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Tips for Diving the Blue Hole

At the top of almost every diver’s bucket list is to visit the Great Blue Hole in Belize. The ariel pictures of this iconic sinkhole are all over Instagram and dive blogs. There are a few tips to keep mind when diving the Blue Hole to make the most of your experience.

Deep Diving Requires Extensive Experience

The Great Blue Hole is an extremely large dive site, spanning over 1,000 feet across and over 400 feet deep—much deeper than limits for open water divers or recreational diving. Since there’s no bottom to prevent a diver from exceeding safe depths, everyone diving the blue hole must experience—Advanced PADI Certification—and follow proper diving safety procedures. If you’re a novice diver, you might be more comfortable exploring one of the other beautiful sites around the Belize Barrier Reef.

What to Expect to See When Diving the Blue Hole

The Belize Barrier Reef is known for its color and countless sea life that make the reef their home. The Great Blue Hole is a bit different and it’s important to know the beauty of the Blue Hole comes from the intricate rock formations, the vastness of the sinkhole, and the occasional appearance of Caribbean reef sharks.

Stay Close to The Great Blue Hole

Many dive operators that go to the Great Blue Hole work out of either Ambergris Caye or Caye Caulker—two islands in Belize. From Ambergris Caye, the trip is between 2 ½ and 3 hours while from Caye Caulker, it could take a bit longer. Water conditions are usually extremely rough, which can make for a bumpy and uncomfortable ride.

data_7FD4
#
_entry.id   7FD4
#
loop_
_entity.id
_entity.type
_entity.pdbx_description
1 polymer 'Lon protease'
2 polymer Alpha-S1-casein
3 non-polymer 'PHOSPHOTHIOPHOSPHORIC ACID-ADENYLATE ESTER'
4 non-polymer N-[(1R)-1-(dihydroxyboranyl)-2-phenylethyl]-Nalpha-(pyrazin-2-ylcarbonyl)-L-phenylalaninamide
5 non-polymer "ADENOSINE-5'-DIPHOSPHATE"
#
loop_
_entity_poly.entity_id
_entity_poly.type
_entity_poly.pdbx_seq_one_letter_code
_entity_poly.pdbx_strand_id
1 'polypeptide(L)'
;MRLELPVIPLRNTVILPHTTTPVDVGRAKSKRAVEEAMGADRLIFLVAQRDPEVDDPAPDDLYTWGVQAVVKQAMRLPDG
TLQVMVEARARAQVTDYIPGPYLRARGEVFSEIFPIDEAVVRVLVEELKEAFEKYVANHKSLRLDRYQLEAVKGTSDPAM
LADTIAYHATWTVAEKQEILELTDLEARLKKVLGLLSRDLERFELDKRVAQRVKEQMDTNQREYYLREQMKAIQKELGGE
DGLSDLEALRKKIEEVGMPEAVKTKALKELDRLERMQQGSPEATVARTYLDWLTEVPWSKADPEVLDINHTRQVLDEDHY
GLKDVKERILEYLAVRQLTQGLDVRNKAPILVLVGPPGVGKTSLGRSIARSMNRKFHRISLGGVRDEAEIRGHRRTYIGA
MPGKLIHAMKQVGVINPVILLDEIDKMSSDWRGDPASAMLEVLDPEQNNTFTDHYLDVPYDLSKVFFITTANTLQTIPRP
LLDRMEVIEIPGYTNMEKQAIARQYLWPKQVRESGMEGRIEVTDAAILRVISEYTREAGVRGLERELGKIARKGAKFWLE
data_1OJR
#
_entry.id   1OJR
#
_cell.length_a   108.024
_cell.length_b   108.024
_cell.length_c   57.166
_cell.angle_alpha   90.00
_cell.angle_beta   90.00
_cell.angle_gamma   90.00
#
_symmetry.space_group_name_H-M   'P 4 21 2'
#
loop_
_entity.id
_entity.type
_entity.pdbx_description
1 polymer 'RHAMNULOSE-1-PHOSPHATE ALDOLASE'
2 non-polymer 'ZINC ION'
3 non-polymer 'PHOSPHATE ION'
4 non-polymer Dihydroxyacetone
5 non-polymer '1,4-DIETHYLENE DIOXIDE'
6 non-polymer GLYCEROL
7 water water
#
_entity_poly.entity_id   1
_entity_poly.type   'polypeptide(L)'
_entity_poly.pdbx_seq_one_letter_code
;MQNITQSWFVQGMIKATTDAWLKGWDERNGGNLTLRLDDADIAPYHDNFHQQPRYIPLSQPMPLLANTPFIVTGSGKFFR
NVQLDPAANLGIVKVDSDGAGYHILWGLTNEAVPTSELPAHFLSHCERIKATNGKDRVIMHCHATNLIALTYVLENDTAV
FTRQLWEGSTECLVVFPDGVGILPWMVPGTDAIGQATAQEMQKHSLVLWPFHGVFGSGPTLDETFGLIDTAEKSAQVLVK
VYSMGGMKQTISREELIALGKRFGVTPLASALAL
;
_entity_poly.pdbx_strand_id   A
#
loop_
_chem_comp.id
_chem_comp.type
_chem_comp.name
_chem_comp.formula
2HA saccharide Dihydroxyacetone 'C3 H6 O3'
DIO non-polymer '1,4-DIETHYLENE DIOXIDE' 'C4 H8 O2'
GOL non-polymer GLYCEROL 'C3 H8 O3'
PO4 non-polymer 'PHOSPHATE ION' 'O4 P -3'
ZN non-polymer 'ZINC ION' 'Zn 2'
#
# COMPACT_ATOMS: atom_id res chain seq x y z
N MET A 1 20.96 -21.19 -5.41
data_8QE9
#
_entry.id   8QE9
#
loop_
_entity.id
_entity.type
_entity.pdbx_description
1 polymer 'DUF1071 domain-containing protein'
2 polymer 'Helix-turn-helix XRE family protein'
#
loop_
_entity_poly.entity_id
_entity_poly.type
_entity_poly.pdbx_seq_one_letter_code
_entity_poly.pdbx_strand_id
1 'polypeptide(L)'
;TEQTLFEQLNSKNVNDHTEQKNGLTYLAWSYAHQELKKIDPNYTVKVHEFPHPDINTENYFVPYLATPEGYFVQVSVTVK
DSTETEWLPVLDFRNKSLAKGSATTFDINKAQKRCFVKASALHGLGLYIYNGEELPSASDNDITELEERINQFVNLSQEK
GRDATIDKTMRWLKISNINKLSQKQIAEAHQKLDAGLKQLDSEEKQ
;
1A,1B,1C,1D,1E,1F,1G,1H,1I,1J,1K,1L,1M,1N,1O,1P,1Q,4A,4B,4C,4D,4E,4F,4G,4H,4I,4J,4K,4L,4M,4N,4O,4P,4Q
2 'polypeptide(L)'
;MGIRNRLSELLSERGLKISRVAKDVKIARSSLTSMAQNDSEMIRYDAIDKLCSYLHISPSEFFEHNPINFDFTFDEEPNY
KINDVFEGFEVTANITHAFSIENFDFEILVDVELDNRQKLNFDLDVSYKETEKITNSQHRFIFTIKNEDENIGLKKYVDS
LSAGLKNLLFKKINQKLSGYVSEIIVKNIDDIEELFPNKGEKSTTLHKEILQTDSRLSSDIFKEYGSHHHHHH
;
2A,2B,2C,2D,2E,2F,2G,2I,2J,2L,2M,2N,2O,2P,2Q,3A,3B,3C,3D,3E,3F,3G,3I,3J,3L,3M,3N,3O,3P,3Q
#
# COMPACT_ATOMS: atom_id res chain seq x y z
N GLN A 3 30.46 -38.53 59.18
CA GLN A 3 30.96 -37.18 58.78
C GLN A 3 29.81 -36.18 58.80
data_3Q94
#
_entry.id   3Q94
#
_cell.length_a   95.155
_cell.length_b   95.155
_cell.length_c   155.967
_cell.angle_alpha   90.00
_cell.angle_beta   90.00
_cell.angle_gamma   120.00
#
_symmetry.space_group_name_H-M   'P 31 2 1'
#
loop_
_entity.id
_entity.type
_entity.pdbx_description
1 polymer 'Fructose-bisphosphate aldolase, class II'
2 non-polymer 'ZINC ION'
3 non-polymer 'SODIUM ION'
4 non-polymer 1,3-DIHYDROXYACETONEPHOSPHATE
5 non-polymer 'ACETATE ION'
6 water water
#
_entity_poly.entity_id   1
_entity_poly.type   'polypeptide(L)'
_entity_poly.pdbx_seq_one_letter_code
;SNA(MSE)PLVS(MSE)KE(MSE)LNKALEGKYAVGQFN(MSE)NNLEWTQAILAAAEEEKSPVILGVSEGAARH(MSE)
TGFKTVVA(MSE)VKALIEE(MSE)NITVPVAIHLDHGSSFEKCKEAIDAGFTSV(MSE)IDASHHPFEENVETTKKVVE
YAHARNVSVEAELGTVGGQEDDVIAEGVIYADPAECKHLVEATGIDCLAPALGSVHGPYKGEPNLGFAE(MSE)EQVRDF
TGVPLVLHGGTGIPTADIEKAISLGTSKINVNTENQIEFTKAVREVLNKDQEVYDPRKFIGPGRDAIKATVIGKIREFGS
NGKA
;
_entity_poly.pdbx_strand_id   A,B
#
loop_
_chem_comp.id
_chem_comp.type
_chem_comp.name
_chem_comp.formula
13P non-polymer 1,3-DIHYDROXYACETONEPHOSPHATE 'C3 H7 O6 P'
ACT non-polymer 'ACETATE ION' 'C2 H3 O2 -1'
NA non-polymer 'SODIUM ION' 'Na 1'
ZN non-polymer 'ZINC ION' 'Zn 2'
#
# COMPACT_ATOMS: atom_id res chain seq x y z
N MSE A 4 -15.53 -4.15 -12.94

Now that Belize Dive Haven Resort is open, you have the option of staying at a luxury resort and being close to the Great Blue Hole. From our resort, you could be diving at the Blue Hole in just 30 minutes—or you could explore the great diving in the reefs just off our beach. Spend more time enjoying diving, not traveling to and from the mainland.

Belize Dive Haven Resort is located in the pristine Turneffe Atoll, just 30 kilometers offshore from Belize City. As part of the Belize Barrier Reef, the Atoll consists of creeks, lagoons, mangrove islands, and cayes. It is home to over 500 species of fish, 65 different species of stony corals as well as birds, turtles, manatees, and dolphins.

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